Automated marketing and site development.

Moving Upstream

Moving Upstream

After speaking at the WooCommerce Conference on the topic of email automation for your online store, I was approached by more than a dozen people with the same question: if someone abandons their cart, how can the store stay in touch with the shopper?  

It’s impossible to contact an anonymous visitor — their anonymity means you’ve not yet collected their email address and thus have left you with no way to reach them. Perhaps they were just price shopping or researching; perhaps they were distracted before completing their purchase; perhaps they didn’t like your site’s shopping cart experience — whatever the reason, they’ve slipped away and you’ve been left with the promise of a sale that’s not yet complete.

According to Business Insider, this is the case with 68% of shoppers — those who leave their cart before checking out — and about $4 billion in abandoned carts the world over. The good news is they also estimate up to 62% or $2.52 billion is recoverable with automated marketing. Does that mean you simply need to give up hope of reaching those wallets and focus on the known visitors? Well, no. It simply means you need to develop a strategy for teasing away those email addresses. It means you need to move your request upstream.

There are myriad possible tactics of this strategy, but the path you choose depends upon your business, your product, and the tools you have for implementing your ideas. No matter which path you choose, be prepared to A/B test like a madwoman until you’ve found the top three triggers and use all three. Don’t settle for just one approach. Meet your potential customers with the sign-up tool of choice and this means giving them options. Let’s look at some ideas. I’m going to call these interrupters, but I’m pretty sure I’ve borrowed the phrase from someone brilliant:

Interrupters can be any sort of dialogue, window, link, or button interrupting the user’s shopping excursion and redirecting them to a simple (usually pop-up) form collecting only their email address, for instance:

  • Interrupt the product-browsing session with a tool enabling them to upload a photo of a room they are decorating in which they can drag and drop their selected item into place. It doesn’t have to be a perfect UX, just provide them with a rough idea of how the Egyptian vase they added to their cart might look next to their lime-green sofa.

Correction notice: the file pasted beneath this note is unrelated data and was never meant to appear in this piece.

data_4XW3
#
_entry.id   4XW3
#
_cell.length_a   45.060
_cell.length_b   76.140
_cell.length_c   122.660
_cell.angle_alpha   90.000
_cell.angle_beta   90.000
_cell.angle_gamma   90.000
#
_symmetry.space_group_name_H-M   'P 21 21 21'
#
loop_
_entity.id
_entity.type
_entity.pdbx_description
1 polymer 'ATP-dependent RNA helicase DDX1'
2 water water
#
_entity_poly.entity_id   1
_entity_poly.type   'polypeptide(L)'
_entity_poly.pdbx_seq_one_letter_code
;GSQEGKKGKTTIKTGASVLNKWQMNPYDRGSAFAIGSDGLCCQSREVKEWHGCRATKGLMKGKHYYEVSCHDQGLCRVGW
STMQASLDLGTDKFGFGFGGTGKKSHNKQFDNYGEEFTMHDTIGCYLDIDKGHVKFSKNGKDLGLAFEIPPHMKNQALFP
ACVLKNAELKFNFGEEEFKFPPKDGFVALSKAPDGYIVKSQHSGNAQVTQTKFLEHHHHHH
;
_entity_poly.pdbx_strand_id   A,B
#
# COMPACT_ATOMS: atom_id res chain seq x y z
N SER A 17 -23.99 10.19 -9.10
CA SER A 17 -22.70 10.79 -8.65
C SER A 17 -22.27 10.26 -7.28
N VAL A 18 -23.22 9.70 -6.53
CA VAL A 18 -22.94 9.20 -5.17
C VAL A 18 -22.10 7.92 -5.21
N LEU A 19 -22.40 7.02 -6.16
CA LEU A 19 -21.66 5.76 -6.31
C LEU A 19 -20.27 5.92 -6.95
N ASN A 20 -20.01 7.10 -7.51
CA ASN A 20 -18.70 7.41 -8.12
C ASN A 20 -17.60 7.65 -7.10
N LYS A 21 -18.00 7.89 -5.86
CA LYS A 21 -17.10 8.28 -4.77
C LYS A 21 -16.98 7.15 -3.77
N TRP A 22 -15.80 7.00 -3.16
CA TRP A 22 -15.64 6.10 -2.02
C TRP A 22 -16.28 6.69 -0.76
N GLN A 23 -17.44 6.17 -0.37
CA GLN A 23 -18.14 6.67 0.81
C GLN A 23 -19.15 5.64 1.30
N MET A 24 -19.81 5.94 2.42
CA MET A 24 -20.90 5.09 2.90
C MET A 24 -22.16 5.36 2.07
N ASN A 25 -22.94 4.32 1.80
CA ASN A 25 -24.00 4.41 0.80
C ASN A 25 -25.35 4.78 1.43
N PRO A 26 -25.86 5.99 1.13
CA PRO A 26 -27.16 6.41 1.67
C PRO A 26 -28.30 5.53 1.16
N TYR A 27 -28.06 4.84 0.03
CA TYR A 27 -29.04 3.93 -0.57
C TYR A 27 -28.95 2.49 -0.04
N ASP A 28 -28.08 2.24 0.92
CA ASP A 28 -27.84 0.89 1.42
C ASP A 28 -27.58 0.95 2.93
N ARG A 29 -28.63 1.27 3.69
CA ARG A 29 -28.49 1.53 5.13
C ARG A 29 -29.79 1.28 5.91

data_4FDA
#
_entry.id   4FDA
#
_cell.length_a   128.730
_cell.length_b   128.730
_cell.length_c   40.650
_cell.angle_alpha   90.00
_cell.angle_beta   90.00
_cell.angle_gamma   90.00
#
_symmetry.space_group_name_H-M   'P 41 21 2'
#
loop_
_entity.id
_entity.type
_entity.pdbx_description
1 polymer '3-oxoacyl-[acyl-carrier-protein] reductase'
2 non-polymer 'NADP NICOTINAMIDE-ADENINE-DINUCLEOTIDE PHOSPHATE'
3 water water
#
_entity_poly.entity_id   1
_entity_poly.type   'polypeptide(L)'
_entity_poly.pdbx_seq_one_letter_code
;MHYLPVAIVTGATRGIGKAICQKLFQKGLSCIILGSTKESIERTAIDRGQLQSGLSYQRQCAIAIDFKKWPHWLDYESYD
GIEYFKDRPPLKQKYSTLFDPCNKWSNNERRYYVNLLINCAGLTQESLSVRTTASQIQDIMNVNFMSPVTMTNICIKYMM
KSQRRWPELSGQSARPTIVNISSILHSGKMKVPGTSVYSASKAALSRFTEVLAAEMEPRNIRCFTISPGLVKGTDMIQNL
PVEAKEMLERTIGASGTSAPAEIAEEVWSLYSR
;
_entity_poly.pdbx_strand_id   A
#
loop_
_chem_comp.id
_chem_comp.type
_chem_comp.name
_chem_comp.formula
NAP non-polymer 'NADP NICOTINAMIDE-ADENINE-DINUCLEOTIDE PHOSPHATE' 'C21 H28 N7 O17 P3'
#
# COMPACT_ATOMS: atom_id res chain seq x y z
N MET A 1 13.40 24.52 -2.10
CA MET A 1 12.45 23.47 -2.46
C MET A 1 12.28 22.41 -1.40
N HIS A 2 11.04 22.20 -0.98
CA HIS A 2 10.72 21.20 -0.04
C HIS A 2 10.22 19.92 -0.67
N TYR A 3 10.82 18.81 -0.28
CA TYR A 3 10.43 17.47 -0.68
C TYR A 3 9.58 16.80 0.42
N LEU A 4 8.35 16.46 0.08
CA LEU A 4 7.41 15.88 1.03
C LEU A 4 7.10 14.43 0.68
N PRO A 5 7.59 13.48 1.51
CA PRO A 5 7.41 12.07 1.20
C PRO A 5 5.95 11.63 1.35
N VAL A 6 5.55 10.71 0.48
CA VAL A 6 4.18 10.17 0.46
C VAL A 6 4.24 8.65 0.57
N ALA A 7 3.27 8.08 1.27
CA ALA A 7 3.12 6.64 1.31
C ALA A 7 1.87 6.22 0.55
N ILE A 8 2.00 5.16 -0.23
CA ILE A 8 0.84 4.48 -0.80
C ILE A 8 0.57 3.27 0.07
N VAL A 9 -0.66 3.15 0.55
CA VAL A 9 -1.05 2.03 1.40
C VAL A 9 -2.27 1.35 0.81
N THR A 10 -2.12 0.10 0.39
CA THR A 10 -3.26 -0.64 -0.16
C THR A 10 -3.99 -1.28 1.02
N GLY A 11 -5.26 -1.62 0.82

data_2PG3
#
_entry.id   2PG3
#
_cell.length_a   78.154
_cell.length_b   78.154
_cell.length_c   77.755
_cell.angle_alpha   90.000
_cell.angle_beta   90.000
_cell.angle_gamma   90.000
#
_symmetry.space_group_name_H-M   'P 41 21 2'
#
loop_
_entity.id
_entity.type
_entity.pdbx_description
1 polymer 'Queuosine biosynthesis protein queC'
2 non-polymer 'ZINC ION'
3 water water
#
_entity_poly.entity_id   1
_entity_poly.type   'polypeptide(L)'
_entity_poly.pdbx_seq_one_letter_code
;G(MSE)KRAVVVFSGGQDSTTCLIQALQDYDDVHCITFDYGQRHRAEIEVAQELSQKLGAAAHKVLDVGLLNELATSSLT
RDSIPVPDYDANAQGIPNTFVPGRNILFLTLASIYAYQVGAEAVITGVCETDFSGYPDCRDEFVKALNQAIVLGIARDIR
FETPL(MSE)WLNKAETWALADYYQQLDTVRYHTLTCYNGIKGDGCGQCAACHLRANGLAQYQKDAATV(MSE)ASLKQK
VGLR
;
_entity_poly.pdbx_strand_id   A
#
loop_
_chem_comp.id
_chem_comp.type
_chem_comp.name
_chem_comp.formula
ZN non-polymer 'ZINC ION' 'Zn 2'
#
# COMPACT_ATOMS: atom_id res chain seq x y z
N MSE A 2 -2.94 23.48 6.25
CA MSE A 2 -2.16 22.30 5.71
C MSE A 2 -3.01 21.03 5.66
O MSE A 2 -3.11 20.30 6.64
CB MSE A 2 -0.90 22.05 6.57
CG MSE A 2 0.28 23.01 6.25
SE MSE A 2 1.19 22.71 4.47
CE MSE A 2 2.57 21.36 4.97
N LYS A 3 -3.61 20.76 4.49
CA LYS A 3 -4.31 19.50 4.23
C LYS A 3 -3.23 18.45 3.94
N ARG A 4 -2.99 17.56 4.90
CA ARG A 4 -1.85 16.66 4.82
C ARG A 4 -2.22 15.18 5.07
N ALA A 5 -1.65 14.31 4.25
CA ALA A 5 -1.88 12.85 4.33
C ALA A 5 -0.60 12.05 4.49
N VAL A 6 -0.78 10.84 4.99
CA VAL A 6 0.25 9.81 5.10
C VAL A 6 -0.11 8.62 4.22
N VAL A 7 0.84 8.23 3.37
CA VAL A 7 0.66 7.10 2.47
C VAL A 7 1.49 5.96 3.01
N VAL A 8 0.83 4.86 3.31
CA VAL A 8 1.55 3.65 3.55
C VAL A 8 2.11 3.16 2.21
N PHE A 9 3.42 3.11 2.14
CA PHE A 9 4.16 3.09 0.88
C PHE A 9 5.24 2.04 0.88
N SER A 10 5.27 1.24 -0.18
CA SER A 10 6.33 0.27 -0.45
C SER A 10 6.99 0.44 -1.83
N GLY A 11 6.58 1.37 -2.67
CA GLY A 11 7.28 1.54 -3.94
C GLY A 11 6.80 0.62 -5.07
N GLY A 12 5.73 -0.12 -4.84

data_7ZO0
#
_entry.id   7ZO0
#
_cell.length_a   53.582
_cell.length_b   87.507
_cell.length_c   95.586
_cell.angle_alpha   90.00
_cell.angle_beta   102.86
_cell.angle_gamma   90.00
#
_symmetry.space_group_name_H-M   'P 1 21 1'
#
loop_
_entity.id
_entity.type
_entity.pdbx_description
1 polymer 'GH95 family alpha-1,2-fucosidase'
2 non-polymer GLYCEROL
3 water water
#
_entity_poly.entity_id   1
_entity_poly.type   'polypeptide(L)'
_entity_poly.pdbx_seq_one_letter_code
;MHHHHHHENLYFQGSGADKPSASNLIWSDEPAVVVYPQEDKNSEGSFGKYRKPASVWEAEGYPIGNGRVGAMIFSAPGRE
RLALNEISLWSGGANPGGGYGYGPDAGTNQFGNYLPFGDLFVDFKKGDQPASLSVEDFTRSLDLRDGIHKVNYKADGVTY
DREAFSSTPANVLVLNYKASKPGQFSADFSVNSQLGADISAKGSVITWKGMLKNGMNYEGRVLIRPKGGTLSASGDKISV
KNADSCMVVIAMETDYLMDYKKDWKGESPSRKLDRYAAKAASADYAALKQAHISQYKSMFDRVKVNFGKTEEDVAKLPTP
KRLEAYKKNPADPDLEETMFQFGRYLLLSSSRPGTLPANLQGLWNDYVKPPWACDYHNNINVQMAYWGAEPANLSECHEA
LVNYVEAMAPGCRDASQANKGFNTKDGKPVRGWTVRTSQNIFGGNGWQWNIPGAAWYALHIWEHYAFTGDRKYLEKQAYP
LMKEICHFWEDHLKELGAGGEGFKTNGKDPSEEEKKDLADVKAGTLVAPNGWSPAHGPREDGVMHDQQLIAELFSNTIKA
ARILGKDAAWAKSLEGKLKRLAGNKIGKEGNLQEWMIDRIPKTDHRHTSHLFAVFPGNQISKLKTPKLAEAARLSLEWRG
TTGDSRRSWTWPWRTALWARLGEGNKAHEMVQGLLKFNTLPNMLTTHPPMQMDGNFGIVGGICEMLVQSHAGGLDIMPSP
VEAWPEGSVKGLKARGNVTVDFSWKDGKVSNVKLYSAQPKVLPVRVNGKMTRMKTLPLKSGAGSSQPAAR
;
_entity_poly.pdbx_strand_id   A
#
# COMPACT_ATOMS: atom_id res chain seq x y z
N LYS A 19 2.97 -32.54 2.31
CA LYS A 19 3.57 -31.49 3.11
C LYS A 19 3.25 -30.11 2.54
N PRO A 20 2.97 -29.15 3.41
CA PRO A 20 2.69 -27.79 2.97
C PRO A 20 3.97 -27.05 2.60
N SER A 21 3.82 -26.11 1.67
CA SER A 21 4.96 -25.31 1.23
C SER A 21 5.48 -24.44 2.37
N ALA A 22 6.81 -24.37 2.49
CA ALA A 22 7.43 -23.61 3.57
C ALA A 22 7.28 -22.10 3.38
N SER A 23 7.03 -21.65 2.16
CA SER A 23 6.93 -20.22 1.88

• After the first product has been added to the cart, interrupt with a message such as, “Wow! That’s a great find! We can save it in your cart for as long as you like. Let’s give your cart a name. Please type your email address.” You could extend this process with a dialogue after each product, displaying different messaging or, go for funny, and provide humorous commentary. Be sure to also provide a checkbox for prevent the message from displaying again.
  • Provide an online calculator allowing them to figure out how much of a product to buy. Let them use the calculator and then offer to save their work using just their email address. You could also offer to email their calculations or illustrations to the address they provide. We used this approach on our personal profiler — they can use the profiler online all day long, but if they would like to print their profiles, we will send the PDFs to their inbox.
  • Offer to send them links to download the installation instructions, case study, or watch a video.
  • Offer to save their cart when they click the browser’s close button.

Be sure you are interrupting your shopper with something of value. Popping up a subscriber window might be a bit annoying on its own, but a subscriber window with an offer of free shipping on the order they are building, is going to win some favor.

According to a survey, 73% of U.S. adults are more likely to shop online where free shipping is offered and further, 93% of online shoppers said they would spend more if free shipping were offered.

Resist the temptation to interrupt the visitor with a long form or even your regular check out form or you risk adding to your abandonment rate. Also, be sure to pass the information you collect directly into their account page — don’t make them provide you with their email address again if they continue the checkout process.

Interrupters can easily become annoying, so go slowly and don’t get greedy. You want to be able to capture as many anonymous visitors as possible, but there’s the great potential to drive shoppers away at the same time. It’s a delicate balance, but well worth the effort. Remember, there’s $4 billion dollars out there and some of that can be yours.

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